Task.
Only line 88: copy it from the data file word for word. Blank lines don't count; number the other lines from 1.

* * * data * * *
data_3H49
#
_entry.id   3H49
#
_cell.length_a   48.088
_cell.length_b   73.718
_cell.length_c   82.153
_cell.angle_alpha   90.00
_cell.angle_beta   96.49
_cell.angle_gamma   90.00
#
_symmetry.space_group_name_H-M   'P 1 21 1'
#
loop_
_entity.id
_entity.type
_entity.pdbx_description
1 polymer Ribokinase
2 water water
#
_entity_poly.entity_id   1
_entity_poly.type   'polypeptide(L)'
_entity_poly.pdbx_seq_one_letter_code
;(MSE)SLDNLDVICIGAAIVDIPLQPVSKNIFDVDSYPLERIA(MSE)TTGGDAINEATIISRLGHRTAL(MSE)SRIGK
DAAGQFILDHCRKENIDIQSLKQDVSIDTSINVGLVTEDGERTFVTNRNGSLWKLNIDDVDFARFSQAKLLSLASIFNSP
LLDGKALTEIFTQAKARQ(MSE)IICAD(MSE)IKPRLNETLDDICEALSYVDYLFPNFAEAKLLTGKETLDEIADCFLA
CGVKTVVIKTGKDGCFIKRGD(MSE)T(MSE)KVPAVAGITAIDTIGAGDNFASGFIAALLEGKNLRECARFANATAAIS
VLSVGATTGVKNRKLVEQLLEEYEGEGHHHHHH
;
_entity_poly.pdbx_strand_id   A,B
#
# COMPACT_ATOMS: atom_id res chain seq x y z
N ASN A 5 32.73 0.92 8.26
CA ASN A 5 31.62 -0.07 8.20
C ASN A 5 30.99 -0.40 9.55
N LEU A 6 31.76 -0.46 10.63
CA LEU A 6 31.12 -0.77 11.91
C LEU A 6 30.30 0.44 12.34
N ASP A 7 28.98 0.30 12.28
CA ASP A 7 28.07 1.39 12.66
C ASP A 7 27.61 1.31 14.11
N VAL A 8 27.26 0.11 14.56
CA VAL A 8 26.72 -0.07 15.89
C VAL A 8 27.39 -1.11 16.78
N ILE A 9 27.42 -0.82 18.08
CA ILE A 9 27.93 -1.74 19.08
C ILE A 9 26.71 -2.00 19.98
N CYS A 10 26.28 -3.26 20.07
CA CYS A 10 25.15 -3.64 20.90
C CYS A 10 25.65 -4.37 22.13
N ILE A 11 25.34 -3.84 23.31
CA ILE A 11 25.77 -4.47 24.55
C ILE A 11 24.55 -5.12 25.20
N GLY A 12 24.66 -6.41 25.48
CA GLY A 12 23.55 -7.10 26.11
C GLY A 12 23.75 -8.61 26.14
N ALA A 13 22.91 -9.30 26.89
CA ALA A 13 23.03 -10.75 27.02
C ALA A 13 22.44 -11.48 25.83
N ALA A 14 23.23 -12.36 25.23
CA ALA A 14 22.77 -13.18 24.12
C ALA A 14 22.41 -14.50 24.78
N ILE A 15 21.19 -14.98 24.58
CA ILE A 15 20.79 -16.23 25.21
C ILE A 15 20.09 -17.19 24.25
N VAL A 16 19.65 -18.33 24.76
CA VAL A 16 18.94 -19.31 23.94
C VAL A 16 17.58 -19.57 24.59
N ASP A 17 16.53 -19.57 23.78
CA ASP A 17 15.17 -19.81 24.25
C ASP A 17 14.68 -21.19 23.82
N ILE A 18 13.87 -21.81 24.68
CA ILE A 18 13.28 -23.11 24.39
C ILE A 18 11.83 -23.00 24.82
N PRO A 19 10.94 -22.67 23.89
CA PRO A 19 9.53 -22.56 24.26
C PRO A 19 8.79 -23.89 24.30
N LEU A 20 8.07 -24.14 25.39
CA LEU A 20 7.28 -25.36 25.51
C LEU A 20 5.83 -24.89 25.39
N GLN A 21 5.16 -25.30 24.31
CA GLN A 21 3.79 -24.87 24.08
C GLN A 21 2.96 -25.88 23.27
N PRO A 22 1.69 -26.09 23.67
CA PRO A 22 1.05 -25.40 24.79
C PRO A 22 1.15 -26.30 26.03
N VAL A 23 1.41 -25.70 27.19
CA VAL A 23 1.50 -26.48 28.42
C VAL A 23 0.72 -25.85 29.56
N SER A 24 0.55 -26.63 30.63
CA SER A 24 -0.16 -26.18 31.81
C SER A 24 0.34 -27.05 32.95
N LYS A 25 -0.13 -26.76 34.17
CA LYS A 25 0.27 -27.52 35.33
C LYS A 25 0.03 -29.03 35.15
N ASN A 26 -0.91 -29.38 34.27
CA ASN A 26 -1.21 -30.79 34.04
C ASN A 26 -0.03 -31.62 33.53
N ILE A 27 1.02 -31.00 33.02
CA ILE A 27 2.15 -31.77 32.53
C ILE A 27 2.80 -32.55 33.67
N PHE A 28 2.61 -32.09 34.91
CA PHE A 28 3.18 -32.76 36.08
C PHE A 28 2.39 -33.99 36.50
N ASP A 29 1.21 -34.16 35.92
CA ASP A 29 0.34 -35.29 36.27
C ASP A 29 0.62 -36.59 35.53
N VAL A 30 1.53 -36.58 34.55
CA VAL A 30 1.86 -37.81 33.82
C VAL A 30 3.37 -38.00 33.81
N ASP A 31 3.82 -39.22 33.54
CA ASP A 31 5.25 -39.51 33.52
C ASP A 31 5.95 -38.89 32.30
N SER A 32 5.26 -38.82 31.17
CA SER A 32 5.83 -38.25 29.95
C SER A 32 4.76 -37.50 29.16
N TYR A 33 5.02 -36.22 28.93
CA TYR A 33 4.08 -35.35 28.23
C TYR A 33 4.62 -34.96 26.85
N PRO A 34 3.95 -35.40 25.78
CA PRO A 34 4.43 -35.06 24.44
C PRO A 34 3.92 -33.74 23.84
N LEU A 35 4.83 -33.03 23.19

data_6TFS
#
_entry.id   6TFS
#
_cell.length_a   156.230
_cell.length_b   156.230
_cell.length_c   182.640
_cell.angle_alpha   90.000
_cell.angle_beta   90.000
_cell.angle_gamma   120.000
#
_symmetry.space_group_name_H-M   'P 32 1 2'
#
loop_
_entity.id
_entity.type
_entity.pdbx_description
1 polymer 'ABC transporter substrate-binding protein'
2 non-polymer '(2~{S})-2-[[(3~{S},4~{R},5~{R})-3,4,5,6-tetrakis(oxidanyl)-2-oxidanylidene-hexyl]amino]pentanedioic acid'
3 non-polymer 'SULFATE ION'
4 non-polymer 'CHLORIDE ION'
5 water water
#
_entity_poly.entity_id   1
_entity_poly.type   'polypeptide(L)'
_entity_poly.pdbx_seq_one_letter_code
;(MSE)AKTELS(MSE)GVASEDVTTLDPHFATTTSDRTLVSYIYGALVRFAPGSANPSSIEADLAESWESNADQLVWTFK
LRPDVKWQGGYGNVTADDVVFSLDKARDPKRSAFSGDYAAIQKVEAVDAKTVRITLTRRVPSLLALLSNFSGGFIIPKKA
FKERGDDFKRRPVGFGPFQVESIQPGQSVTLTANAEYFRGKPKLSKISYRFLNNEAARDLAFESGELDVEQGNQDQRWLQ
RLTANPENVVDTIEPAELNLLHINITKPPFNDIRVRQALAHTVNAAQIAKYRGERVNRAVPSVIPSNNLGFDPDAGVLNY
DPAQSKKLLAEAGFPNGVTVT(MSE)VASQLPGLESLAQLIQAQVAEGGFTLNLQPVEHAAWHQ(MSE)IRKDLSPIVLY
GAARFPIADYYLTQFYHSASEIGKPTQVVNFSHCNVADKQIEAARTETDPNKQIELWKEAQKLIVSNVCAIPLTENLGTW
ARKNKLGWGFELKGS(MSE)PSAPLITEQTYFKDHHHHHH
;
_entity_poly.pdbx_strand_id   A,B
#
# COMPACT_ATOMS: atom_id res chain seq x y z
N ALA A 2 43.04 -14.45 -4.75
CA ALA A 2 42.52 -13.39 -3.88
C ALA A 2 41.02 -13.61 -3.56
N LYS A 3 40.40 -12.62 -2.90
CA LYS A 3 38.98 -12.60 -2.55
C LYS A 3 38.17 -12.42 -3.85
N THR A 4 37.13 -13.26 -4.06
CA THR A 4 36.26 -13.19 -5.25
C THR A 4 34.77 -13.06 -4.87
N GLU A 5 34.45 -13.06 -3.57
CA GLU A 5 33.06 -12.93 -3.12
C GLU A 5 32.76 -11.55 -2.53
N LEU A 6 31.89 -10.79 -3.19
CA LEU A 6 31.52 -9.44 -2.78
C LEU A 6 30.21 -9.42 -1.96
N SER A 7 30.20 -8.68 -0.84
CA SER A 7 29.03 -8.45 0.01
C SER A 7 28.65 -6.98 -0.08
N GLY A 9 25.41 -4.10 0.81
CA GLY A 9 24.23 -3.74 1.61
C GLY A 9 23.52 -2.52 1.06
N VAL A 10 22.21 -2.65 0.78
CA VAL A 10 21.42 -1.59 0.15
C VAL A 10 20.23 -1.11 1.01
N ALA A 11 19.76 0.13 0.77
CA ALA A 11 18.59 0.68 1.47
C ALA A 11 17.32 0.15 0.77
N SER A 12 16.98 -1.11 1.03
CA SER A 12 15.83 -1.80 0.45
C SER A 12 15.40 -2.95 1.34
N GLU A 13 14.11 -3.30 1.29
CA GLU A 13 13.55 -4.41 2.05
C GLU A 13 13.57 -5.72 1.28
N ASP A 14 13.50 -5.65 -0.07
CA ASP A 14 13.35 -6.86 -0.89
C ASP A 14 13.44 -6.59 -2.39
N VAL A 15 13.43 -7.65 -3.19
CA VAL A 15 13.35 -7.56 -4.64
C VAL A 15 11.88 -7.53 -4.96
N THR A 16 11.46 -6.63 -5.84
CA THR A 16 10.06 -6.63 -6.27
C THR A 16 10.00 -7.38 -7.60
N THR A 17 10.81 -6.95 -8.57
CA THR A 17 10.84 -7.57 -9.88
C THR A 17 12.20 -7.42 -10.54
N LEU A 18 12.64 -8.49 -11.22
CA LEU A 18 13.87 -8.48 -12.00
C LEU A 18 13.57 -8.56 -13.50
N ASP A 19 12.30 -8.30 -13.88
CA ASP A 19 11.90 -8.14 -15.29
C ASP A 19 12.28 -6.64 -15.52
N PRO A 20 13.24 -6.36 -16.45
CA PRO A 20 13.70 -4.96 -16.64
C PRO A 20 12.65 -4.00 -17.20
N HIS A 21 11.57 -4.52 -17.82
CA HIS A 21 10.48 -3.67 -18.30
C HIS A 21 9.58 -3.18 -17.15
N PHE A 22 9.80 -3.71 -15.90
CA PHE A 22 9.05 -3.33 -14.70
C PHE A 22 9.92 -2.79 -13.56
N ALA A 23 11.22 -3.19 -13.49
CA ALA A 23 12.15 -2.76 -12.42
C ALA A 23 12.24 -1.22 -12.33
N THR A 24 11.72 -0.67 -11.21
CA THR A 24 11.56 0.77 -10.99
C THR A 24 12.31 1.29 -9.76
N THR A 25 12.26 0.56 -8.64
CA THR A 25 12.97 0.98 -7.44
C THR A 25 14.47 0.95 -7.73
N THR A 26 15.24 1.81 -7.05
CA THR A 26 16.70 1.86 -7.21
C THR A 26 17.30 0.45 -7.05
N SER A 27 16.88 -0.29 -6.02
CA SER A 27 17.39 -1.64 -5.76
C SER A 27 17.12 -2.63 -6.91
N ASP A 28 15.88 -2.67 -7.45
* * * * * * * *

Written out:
CA VAL A 23 1.50 -26.48 28.42